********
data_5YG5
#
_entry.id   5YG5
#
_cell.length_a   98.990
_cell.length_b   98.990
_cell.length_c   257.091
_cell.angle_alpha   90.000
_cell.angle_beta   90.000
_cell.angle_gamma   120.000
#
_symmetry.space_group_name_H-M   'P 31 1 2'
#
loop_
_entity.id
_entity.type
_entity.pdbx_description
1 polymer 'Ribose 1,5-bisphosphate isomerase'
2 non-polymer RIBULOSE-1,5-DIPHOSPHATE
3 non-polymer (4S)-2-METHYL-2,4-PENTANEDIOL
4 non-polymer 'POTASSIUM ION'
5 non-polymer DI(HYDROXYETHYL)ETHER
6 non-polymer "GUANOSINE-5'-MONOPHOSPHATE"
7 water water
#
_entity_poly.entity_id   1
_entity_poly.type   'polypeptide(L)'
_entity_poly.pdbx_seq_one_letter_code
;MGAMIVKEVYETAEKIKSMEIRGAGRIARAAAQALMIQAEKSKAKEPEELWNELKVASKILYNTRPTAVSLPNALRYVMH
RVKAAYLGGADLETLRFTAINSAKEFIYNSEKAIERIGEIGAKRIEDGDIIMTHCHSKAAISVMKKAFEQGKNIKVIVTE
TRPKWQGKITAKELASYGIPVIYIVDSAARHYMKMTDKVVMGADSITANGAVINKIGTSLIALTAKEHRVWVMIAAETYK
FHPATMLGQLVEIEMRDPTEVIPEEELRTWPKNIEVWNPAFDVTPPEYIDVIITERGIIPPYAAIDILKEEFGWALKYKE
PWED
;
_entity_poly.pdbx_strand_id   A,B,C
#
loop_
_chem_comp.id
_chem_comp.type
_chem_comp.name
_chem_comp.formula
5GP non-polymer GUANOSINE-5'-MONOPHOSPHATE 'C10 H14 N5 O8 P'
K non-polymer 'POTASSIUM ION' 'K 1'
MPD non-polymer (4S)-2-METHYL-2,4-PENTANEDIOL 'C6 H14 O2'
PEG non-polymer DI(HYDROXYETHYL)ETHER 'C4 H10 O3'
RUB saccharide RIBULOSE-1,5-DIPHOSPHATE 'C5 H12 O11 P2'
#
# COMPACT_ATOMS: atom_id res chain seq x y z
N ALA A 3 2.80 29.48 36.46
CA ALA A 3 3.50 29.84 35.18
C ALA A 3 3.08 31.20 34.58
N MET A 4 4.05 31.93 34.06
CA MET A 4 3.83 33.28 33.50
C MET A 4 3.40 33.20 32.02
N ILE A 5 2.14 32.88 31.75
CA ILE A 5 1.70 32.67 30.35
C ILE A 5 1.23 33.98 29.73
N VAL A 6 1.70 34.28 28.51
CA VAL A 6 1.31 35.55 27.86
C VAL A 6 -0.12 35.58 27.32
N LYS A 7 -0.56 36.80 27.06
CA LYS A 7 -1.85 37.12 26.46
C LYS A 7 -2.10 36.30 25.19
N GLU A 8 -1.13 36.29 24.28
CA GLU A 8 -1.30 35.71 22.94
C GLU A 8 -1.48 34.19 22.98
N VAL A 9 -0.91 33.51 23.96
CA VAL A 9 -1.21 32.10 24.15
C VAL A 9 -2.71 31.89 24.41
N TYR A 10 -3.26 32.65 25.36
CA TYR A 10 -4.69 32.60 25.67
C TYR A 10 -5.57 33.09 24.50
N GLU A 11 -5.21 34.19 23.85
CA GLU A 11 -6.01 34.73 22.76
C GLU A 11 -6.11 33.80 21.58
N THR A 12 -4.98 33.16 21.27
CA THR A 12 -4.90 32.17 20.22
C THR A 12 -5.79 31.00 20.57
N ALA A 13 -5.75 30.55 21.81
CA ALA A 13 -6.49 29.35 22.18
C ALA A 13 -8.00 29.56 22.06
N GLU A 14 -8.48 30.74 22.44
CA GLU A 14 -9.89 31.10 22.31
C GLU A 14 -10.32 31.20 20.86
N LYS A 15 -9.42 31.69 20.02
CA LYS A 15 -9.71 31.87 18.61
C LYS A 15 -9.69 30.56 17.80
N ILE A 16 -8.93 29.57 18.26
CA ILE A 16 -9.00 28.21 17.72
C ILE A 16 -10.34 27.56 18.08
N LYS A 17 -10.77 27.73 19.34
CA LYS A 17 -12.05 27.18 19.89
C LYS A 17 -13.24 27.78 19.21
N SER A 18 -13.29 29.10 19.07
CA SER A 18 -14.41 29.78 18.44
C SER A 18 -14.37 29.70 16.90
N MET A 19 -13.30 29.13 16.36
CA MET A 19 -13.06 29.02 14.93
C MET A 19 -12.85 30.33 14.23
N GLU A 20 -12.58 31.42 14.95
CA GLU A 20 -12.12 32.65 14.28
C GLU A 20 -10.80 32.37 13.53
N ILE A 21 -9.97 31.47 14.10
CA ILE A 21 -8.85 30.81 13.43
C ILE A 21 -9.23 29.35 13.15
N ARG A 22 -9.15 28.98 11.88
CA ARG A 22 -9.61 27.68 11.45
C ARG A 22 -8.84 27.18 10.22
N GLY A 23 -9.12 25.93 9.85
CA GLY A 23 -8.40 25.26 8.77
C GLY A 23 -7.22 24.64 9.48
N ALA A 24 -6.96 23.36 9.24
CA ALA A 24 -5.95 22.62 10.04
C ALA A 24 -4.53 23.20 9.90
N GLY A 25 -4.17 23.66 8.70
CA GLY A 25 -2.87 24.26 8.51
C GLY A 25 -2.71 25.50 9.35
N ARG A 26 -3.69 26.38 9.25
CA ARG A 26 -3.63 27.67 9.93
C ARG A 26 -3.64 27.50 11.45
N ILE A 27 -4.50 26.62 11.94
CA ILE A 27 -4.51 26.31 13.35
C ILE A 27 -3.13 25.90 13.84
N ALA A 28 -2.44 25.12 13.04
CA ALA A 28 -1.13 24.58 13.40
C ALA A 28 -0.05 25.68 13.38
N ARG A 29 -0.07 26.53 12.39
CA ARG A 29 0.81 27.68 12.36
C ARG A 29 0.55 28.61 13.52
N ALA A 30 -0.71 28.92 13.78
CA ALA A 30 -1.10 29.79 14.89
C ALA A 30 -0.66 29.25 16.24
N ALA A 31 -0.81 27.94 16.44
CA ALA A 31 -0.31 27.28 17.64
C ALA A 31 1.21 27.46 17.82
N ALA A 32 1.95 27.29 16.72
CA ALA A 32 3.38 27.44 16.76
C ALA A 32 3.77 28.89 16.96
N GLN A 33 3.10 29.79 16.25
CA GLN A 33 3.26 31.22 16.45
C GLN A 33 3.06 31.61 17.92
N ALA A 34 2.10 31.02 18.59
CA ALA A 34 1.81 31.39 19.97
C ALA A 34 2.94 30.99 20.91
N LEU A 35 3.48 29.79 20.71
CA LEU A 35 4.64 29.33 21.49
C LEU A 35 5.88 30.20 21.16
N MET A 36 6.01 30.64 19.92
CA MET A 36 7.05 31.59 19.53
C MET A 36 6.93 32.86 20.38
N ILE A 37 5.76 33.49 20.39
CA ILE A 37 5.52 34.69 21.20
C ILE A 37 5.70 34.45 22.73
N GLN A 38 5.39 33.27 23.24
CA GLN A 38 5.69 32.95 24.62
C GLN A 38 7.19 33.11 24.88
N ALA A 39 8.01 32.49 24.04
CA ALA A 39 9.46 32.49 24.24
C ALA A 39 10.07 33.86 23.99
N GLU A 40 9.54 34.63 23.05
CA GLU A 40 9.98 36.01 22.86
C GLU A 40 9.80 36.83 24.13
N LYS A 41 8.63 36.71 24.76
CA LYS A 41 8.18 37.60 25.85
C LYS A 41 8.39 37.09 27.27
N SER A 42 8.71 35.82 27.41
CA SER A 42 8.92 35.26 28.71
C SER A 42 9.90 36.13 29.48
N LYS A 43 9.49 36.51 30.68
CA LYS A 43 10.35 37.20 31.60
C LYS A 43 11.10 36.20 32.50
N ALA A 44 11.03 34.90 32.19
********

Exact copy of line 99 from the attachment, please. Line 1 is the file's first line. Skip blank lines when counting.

C MET A 19 -12.85 30.33 14.23